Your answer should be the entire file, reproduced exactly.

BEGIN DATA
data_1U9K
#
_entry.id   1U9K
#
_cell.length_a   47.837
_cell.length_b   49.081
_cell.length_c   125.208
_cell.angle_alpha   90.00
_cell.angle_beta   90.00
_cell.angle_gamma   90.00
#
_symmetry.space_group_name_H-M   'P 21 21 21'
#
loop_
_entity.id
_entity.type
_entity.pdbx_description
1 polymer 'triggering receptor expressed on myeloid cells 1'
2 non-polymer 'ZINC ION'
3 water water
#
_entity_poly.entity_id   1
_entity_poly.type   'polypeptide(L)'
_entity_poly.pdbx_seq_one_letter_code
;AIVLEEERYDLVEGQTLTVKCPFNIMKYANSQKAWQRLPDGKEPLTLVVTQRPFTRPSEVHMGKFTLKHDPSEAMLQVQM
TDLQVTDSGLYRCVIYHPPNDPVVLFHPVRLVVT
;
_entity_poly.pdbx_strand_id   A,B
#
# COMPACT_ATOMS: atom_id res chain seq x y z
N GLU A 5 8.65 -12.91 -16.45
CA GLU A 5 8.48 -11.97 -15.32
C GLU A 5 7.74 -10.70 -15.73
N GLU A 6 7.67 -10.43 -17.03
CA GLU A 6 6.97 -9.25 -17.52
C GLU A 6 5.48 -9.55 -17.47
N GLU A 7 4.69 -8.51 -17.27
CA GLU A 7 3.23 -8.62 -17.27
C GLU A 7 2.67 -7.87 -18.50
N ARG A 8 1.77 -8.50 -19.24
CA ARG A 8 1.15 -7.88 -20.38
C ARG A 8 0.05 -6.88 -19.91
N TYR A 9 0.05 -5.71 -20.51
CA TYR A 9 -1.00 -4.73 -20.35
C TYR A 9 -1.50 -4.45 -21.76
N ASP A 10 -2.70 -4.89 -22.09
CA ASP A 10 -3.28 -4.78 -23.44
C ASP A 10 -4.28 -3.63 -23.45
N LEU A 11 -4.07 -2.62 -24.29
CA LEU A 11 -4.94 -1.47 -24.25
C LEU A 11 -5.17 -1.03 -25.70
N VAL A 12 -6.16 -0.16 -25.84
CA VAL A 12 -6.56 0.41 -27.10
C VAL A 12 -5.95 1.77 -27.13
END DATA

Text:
data_1U9K
#
_entry.id   1U9K
#
_cell.length_a   47.837
_cell.length_b   49.081
_cell.length_c   125.208
_cell.angle_alpha   90.00
_cell.angle_beta   90.00
_cell.angle_gamma   90.00
#
_symmetry.space_group_name_H-M   'P 21 21 21'
#
loop_
_entity.id
_entity.type
_entity.pdbx_description
1 polymer 'triggering receptor expressed on myeloid cells 1'
2 non-polymer 'ZINC ION'
3 water water
#
_entity_poly.entity_id   1
_entity_poly.type   'polypeptide(L)'
_entity_poly.pdbx_seq_one_letter_code
;AIVLEEERYDLVEGQTLTVKCPFNIMKYANSQKAWQRLPDGKEPLTLVVTQRPFTRPSEVHMGKFTLKHDPSEAMLQVQM
TDLQVTDSGLYRCVIYHPPNDPVVLFHPVRLVVT
;
_entity_poly.pdbx_strand_id   A,B
#
# COMPACT_ATOMS: atom_id res chain seq x y z
N GLU A 5 8.65 -12.91 -16.45
CA GLU A 5 8.48 -11.97 -15.32
C GLU A 5 7.74 -10.70 -15.73
N GLU A 6 7.67 -10.43 -17.03
CA GLU A 6 6.97 -9.25 -17.52
C GLU A 6 5.48 -9.55 -17.47
N GLU A 7 4.69 -8.51 -17.27
CA GLU A 7 3.23 -8.62 -17.27
C GLU A 7 2.67 -7.87 -18.50
N ARG A 8 1.77 -8.50 -19.24
CA ARG A 8 1.15 -7.88 -20.38
C ARG A 8 0.05 -6.88 -19.91
N TYR A 9 0.05 -5.71 -20.51
CA TYR A 9 -1.00 -4.73 -20.35
C TYR A 9 -1.50 -4.45 -21.76
N ASP A 10 -2.70 -4.89 -22.09
CA ASP A 10 -3.28 -4.78 -23.44
C ASP A 10 -4.28 -3.63 -23.45
N LEU A 11 -4.07 -2.62 -24.29
CA LEU A 11 -4.94 -1.47 -24.25
C LEU A 11 -5.17 -1.03 -25.70
N VAL A 12 -6.16 -0.16 -25.84
CA VAL A 12 -6.56 0.41 -27.10
C VAL A 12 -5.95 1.77 -27.13